6. Technology: It may seem odd to include technology as an inhibitor to innovation but technology for technology sake may inhibit the development of innovative applications solutions that are not technological in nature. The technorati of the world is transforming technology into a religion. Deprived of its human dimension it can become a dogma that grows in an antagonistic relationship with its human masters. The United States continues to trumpet its technological prowess as the deciding factors in its war in Afghanistan. But that paradigm was explored during the war in Viet Nam where pungi sticks ultimately trumped napalm bombs. The power of an idea and how it connects and motivates people is force that is mightier then the sword.

7. Fundamentalism: The Pharisees once asked Jesus, “is it lawful to heal on the sabbath?” Jesus answered that it was always the right time to heal those who are sick. The world recoils in horror at the capacity for destruction fundamentalism regularly visits upon the world. The denial of equal civil rights to LGBT people creates a  bifurcated system of citizenship.  It is an ugly stain on our democratic heritage.  The gravest peril to democracy is the abridgment and denial of civil rights to any group of citizens. Democracy necessitates that all republicans enjoy equal access and rights in order for it to function. The denial of that right based on a fundamentalist reading of religious scriptures makes it particularly abhorrent because civil rights of citizens in a secular democracy is not an issue that is decided by theologians or the adherents to a particular theology.

Tolerance and consensus are both antithetical to the precepts of fundamentalism. Fundamentalism is not the sole province of religion. It has its secular and ideological adherents as well. Fundamentalism is a pillar of dictatorship; either of a political or theocratic nature both are enemies of secular democracy. Secular democracies require tolerance to respect the diverse ideas and competing viewpoints require in the democratic process. Secular democracies require the trust to converse and hash out the best ideas that serve the greatest good. This is only possible if consensus can be achieved. It is how “out of many becomes one”. It is the true genius of America. It is a worthy innovation of governance that every freedom loving citizen should jealously guard and consciously pursue.

8.  Public Education:  The public education system that the United States built is the true arsenal of democracy and the nations source of wealth and its many contributions it has made to the world.  Without the vast network of learning institutions built and supported by successive generations of Americans the worlds great experiment in representative democracy would have long ago perished.   The public schools sole charter is to create an enlightened citizenship with the skills to discuss, discern and decide in a civil and constructive manner the ever evolving dialectic of a democratic consensus placed at the service of the republic.  It is one of the true geniuses of America and remains her enduring strength.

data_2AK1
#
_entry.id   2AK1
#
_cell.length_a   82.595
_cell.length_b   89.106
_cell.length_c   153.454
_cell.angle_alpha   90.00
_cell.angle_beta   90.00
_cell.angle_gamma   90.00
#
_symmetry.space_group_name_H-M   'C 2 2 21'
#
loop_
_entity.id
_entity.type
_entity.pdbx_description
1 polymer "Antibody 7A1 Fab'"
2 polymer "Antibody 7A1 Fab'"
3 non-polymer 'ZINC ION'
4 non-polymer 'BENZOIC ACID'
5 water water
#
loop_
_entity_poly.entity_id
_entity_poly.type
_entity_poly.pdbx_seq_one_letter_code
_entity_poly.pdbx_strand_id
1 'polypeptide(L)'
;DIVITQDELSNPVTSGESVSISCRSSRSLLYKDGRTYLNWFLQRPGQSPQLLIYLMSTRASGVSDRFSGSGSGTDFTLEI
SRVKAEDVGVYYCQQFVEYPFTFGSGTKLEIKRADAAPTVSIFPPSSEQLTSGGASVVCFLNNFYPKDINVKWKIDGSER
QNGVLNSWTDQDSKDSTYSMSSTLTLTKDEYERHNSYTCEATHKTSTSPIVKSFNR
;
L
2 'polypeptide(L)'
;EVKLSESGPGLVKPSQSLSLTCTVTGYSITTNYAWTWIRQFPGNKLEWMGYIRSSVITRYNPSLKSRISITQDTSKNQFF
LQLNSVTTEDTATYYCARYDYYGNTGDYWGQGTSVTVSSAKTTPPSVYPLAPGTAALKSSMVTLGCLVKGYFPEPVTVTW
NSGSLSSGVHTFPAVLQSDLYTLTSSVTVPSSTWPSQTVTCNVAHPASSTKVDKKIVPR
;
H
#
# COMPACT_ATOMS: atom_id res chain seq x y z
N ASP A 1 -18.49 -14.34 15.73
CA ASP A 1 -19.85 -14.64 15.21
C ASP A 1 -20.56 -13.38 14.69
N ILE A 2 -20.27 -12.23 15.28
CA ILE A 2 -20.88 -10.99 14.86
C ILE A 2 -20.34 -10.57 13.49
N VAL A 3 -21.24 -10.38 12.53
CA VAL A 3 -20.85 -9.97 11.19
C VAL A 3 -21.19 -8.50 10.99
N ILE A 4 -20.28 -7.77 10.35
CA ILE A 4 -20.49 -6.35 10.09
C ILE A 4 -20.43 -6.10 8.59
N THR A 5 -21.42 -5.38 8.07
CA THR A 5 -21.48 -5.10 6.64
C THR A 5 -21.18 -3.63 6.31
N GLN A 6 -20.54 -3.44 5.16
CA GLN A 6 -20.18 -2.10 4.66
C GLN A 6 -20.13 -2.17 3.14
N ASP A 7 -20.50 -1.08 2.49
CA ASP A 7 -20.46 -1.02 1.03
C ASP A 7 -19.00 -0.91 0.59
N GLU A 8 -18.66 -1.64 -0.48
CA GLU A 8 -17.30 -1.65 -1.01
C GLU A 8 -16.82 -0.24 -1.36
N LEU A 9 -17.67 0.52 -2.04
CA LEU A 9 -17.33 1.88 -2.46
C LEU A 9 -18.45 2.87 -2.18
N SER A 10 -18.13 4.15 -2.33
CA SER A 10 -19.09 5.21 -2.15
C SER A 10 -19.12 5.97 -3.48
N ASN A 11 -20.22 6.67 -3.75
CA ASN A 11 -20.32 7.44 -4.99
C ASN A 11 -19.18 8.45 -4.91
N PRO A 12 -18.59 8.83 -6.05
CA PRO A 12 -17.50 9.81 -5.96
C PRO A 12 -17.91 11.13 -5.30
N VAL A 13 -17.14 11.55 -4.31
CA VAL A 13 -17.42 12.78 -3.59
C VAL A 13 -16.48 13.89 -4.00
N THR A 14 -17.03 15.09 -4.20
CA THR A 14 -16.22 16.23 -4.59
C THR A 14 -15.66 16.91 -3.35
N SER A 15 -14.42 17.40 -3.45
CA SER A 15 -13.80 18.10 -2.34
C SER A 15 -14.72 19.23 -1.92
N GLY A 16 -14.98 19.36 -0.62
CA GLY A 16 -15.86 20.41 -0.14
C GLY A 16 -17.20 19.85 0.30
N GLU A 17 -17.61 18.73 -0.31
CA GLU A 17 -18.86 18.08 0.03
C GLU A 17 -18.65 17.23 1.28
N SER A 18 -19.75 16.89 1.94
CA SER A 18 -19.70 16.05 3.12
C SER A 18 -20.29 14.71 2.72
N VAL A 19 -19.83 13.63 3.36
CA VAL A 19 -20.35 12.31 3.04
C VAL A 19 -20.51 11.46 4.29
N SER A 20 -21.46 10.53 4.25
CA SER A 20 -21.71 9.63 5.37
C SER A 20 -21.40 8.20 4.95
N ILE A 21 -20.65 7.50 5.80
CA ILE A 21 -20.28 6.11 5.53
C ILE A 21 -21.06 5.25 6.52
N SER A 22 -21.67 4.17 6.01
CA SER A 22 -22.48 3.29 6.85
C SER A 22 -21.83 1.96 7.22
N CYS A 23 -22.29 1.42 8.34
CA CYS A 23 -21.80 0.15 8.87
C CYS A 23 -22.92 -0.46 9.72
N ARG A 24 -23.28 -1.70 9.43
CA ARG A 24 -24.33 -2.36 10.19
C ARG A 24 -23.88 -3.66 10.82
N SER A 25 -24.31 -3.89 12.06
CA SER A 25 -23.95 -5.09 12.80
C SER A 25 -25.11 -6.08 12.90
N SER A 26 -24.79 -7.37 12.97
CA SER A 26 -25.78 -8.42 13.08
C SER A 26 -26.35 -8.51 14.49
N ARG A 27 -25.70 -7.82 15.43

Today public schools are under attack by forces whose agendas are the pursuit of parochial goals that first and foremost seek their enrichment and interests at the expense of the greatest good of the republic.  The charter school movement is a trend that threatens the public school system by privatizing some of the systems assets and draining away much needed resource and financial support.  It forces public schools to dispense with curriculum offerings like music and arts, sports programs and civic excursions that will convey an understanding of how institutions  interact and support the greater social good. This aspect of the educational experience is supplanted by an exacting examination regime that destroys the love of learning.  Secular learning is also being threatened through the introduction of theological precepts like creationism into the science curriculum of public schools.  Religion and faith are important precepts to offer in a public educational curriculum;  however theology that masquerades  as   science  is an ideological stricture that has no place in public schools.    These  trends are pose great challenges to the  public  schools mission to form enlightened citizens free to think and free to act in the sole service of liberty and participatory democracy.  Innovation and progress is in danger of becoming a secular sin a disease of the soul that needs to be eradicated from the public schools as its threatens to infect the greater body politic.